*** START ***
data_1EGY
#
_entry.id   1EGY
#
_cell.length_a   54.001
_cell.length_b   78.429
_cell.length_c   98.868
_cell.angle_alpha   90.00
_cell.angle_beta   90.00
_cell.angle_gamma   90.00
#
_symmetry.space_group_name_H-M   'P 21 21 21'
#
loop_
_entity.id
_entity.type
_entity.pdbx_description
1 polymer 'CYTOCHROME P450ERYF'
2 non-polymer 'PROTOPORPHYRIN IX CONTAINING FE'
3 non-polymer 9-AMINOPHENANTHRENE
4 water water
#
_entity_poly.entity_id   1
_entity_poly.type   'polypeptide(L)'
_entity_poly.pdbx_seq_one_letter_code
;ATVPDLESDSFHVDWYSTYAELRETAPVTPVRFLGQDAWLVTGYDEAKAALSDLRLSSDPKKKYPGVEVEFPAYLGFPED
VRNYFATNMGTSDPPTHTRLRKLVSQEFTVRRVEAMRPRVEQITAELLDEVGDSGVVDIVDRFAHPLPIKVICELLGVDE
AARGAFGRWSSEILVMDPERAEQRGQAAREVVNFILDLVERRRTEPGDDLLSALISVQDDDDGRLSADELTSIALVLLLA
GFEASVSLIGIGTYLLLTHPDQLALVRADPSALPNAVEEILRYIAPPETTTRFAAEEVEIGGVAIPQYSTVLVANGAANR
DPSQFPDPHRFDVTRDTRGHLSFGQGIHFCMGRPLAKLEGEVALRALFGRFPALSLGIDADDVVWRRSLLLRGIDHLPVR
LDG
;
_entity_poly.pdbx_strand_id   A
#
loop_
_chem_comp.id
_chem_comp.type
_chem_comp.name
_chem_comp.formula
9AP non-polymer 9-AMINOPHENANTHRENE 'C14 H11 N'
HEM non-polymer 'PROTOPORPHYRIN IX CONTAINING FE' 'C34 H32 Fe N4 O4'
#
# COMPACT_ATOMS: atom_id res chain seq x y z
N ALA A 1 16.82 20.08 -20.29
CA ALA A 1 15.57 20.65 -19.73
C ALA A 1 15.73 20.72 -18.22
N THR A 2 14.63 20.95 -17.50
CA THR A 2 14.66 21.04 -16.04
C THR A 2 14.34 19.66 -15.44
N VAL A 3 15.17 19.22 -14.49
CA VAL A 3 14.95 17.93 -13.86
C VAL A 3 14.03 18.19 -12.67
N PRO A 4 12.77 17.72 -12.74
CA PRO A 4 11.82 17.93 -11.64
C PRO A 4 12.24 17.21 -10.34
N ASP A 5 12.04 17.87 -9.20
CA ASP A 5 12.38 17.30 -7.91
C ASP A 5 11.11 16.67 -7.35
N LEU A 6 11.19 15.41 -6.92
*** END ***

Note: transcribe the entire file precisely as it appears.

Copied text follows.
data_1EGY
#
_entry.id   1EGY
#
_cell.length_a   54.001
_cell.length_b   78.429
_cell.length_c   98.868
_cell.angle_alpha   90.00
_cell.angle_beta   90.00
_cell.angle_gamma   90.00
#
_symmetry.space_group_name_H-M   'P 21 21 21'
#
loop_
_entity.id
_entity.type
_entity.pdbx_description
1 polymer 'CYTOCHROME P450ERYF'
2 non-polymer 'PROTOPORPHYRIN IX CONTAINING FE'
3 non-polymer 9-AMINOPHENANTHRENE
4 water water
#
_entity_poly.entity_id   1
_entity_poly.type   'polypeptide(L)'
_entity_poly.pdbx_seq_one_letter_code
;ATVPDLESDSFHVDWYSTYAELRETAPVTPVRFLGQDAWLVTGYDEAKAALSDLRLSSDPKKKYPGVEVEFPAYLGFPED
VRNYFATNMGTSDPPTHTRLRKLVSQEFTVRRVEAMRPRVEQITAELLDEVGDSGVVDIVDRFAHPLPIKVICELLGVDE
AARGAFGRWSSEILVMDPERAEQRGQAAREVVNFILDLVERRRTEPGDDLLSALISVQDDDDGRLSADELTSIALVLLLA
GFEASVSLIGIGTYLLLTHPDQLALVRADPSALPNAVEEILRYIAPPETTTRFAAEEVEIGGVAIPQYSTVLVANGAANR
DPSQFPDPHRFDVTRDTRGHLSFGQGIHFCMGRPLAKLEGEVALRALFGRFPALSLGIDADDVVWRRSLLLRGIDHLPVR
LDG
;
_entity_poly.pdbx_strand_id   A
#
loop_
_chem_comp.id
_chem_comp.type
_chem_comp.name
_chem_comp.formula
9AP non-polymer 9-AMINOPHENANTHRENE 'C14 H11 N'
HEM non-polymer 'PROTOPORPHYRIN IX CONTAINING FE' 'C34 H32 Fe N4 O4'
#
# COMPACT_ATOMS: atom_id res chain seq x y z
N ALA A 1 16.82 20.08 -20.29
CA ALA A 1 15.57 20.65 -19.73
C ALA A 1 15.73 20.72 -18.22
N THR A 2 14.63 20.95 -17.50
CA THR A 2 14.66 21.04 -16.04
C THR A 2 14.34 19.66 -15.44
N VAL A 3 15.17 19.22 -14.49
CA VAL A 3 14.95 17.93 -13.86
C VAL A 3 14.03 18.19 -12.67
N PRO A 4 12.77 17.72 -12.74
CA PRO A 4 11.82 17.93 -11.64
C PRO A 4 12.24 17.21 -10.34
N ASP A 5 12.04 17.87 -9.20
CA ASP A 5 12.38 17.30 -7.91
C ASP A 5 11.11 16.67 -7.35
N LEU A 6 11.19 15.41 -6.92